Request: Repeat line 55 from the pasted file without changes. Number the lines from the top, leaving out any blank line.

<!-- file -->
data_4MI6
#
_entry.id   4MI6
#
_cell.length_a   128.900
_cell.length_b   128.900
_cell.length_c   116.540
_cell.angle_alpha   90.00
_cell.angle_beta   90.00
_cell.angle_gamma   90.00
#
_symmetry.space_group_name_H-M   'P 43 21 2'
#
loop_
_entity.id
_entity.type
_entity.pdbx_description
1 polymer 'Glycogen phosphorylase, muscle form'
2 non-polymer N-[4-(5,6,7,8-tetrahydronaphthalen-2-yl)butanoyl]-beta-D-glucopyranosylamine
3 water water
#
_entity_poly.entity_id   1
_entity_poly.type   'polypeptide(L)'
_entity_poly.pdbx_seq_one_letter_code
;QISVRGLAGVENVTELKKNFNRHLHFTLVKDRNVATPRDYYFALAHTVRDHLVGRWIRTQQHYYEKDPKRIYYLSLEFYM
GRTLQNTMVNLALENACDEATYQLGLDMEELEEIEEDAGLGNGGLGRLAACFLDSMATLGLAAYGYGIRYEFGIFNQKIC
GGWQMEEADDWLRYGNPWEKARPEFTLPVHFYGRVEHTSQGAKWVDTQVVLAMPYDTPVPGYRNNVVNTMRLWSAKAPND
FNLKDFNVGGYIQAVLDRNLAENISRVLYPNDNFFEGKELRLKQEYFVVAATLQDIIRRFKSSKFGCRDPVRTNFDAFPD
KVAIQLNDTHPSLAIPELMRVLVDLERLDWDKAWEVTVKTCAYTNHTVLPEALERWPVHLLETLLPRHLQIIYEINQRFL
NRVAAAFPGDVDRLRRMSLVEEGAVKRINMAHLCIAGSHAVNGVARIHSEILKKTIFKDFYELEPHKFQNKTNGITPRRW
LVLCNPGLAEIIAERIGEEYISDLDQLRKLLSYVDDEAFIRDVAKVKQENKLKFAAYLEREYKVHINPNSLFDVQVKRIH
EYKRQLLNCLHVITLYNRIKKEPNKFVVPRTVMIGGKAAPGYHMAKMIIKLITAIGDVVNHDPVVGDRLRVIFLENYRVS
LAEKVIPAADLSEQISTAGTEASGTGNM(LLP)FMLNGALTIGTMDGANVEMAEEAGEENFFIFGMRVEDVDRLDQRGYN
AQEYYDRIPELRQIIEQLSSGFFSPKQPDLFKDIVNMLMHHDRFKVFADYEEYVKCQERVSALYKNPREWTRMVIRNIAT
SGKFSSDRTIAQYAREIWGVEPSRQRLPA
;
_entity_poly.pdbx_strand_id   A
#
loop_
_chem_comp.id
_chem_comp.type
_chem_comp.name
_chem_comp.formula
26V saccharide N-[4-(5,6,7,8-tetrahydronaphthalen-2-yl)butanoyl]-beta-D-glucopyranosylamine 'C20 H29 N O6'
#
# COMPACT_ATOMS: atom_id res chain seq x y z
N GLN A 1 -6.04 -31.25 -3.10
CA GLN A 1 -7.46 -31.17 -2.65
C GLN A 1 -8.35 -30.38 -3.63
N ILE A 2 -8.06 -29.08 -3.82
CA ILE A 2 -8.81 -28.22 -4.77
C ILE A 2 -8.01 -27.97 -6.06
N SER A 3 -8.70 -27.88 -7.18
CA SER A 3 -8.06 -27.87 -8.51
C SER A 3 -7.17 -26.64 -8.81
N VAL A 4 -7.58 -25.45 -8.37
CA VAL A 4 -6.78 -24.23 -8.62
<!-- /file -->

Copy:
C SER A 3 -7.17 -26.64 -8.81